2. Yea they can but they do so at there own risk. Imagine this scenario – Strasburg refuses the $15M from Washington (In an attempt to get drafted the next year by Pittsburgh or San Dieago – Really ??) and then blows out his shoulder while pitching for chump change in HiA ball. He then never regains his form and ends up scrubbing pots at Wendys for the rest of his life.

  3. I thought that teams who couldn’t sign there pick got the slot after the one the had the previous year.

  4. Did anyone hear Keith Law on PTS say JP didn’t even scout high school players. Now I understand why our picks suck.

  5. Going with the college player is always preferable in my opinion (see: moneyball), but if you completely ignore 50% of a resource then that’s skull fuckingly retarded. I’d be very interested to see who some of the high school players J.P passed up on are.

  6. JP Ricciardi’s draft history was stellar. So shut the fuck up.

    And the one premier HS guy JP did pick, Travis Snider, was the golden boy among fans and has fallen flat on his face. There’s more to the strategy than you think.

  7. When is the contention year for this team? Next year?

  8. @ Matt Vita, It’s to protect the player, the Nationals can’t draft Harper offer him $5 million and tell him to sign or they will draft him again the next year and only offer $2 million.

  9. Quick question about compensatory picks for losing free agents. The Jays ONLY got one supplementary round pick for losing Downs to free-agency, correct?

    I would’ve thought we’d get either two supplementary round picks or one supplementary round pick plus the Angel’s 2nd round pick. Just seems a tad unfair for the Jays, but I guess they knew that was the risk going in (that there was a chance a bottom 15 team would sign Downs and we wouldn’t get the extra 1st round pick).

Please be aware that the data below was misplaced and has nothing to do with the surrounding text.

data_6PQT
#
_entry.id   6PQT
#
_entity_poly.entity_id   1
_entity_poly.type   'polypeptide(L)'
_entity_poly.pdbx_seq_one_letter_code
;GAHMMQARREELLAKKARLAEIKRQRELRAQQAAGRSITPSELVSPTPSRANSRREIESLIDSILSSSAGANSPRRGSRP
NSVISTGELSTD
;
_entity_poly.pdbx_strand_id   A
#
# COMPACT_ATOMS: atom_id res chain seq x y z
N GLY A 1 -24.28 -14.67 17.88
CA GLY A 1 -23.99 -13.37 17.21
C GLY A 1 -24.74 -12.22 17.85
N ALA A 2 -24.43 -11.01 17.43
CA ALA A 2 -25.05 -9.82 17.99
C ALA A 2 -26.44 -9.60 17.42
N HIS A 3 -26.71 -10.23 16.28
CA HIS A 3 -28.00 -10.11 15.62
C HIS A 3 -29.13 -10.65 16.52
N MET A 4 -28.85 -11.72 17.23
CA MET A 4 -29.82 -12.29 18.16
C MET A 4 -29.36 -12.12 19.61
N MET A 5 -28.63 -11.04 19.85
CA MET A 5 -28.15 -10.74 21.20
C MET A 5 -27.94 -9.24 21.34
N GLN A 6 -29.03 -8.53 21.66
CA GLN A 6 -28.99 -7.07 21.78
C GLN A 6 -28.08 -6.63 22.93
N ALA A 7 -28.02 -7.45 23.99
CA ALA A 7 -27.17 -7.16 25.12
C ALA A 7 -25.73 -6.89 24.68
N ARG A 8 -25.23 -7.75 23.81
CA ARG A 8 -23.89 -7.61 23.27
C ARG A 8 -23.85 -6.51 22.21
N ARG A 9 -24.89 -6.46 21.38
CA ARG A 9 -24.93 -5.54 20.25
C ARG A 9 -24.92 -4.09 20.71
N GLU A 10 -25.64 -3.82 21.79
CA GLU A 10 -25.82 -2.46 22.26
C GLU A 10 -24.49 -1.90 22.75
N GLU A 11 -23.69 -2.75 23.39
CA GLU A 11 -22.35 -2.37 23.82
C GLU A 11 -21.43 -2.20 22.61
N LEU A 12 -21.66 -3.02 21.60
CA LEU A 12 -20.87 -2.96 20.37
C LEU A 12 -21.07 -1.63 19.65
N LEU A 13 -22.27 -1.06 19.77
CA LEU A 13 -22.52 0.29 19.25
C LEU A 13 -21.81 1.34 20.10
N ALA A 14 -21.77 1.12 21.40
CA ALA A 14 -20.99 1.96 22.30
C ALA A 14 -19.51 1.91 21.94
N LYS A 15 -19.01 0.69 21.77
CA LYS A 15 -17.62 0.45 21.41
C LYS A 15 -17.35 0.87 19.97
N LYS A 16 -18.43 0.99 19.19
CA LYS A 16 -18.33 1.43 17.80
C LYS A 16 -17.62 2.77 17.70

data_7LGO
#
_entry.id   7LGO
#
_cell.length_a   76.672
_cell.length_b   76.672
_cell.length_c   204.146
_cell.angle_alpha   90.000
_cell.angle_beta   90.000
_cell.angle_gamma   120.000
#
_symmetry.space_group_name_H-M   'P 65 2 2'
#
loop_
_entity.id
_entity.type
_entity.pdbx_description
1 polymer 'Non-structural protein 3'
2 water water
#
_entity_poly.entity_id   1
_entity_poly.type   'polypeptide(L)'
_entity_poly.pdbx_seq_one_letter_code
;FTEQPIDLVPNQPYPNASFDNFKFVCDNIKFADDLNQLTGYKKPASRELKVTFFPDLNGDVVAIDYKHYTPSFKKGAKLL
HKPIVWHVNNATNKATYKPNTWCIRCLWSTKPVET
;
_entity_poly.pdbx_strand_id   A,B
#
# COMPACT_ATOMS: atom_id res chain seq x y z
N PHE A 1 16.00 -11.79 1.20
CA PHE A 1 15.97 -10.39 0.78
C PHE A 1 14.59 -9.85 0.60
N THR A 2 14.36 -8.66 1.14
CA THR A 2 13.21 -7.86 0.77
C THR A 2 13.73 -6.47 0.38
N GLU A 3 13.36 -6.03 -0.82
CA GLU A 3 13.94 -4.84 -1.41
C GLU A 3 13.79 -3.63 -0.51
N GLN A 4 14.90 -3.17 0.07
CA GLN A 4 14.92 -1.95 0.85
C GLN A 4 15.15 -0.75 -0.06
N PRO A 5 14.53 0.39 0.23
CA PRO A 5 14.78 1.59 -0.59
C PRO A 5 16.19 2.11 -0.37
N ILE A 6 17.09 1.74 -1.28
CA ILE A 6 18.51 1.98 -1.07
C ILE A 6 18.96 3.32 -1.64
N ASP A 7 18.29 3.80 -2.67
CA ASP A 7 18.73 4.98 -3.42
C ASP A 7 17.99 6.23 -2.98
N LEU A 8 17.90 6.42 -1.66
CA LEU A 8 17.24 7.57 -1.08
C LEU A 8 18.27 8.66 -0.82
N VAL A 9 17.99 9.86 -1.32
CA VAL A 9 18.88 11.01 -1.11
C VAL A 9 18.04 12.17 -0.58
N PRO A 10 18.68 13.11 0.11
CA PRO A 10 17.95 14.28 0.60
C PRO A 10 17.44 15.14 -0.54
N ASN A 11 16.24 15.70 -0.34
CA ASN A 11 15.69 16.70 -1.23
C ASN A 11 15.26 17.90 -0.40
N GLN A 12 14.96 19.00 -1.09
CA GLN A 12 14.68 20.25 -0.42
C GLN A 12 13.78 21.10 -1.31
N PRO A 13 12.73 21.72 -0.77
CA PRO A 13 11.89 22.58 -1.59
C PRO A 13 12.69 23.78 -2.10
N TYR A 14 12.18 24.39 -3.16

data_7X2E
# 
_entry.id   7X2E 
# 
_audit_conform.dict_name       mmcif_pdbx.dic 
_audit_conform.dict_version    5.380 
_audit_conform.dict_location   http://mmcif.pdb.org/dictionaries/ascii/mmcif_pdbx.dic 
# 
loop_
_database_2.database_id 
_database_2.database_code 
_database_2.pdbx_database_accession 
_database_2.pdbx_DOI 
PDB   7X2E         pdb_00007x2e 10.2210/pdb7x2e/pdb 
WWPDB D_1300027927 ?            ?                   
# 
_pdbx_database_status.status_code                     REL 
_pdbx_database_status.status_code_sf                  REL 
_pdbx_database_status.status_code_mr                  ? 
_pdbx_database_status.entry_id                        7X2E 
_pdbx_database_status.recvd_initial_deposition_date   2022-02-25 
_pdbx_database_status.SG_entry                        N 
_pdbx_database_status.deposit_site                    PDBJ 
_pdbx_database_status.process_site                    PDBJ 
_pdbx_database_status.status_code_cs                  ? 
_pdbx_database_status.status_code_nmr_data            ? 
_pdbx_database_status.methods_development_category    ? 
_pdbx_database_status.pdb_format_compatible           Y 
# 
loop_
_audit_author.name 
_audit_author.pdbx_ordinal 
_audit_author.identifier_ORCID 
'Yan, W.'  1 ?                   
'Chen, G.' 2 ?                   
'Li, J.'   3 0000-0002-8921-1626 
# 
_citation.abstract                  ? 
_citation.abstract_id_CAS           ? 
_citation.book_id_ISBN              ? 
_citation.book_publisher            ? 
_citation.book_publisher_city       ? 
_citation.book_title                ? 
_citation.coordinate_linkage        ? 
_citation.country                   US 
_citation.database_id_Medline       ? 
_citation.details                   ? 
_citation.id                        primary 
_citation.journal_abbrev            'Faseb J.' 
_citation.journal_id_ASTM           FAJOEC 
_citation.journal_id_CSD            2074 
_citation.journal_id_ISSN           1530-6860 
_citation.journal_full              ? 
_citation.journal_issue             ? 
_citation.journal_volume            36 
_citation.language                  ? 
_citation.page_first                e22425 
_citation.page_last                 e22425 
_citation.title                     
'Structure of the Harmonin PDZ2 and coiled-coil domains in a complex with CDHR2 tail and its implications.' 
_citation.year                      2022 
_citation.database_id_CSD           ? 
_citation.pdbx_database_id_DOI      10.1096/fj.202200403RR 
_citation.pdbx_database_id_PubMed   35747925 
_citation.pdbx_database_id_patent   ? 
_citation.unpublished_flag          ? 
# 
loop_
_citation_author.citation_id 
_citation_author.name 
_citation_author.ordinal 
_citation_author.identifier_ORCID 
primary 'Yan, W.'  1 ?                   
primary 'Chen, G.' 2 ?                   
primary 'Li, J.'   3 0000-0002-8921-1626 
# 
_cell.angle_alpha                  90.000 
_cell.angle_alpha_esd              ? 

10. Ah thanks Dustin. I must’ve missed that.

  11. @NorthYorkJays I wasn’t hating on J.P, most of the Jays quality players are ‘his’, I was just saying that taking purely college players isn’t exactly a winning philosophy. Let’s say you were the owner of a local corner store, but you decide that teenagers aren’t allowed into your store, because they’re hooligans and shit. Thats kinda fucking dumb. Obviously some high school players are going to flop spectacularly, and college guys are a safer bet, but am I that wrong in saying that in this division, if you take someone with the sort of ceiling Russ Adams had over someone like Scott Kazmir/ Cole Hamels (I know it’s a lazy comp) then you’re not exactly setting yourself up for success. In the A.L East you have to be able to gamble, but still have some security knowing you’ll get decent return on your picks. I loved the pick of Deck McGuire last year because he has a pretty decent ceiling, and he’s pretty fucking much there already. AA also sets himself up better if one of his selections flop with his stockpiling of draft picks.

  12. got it. @Aaron Magoo and Dustin, thanks guys.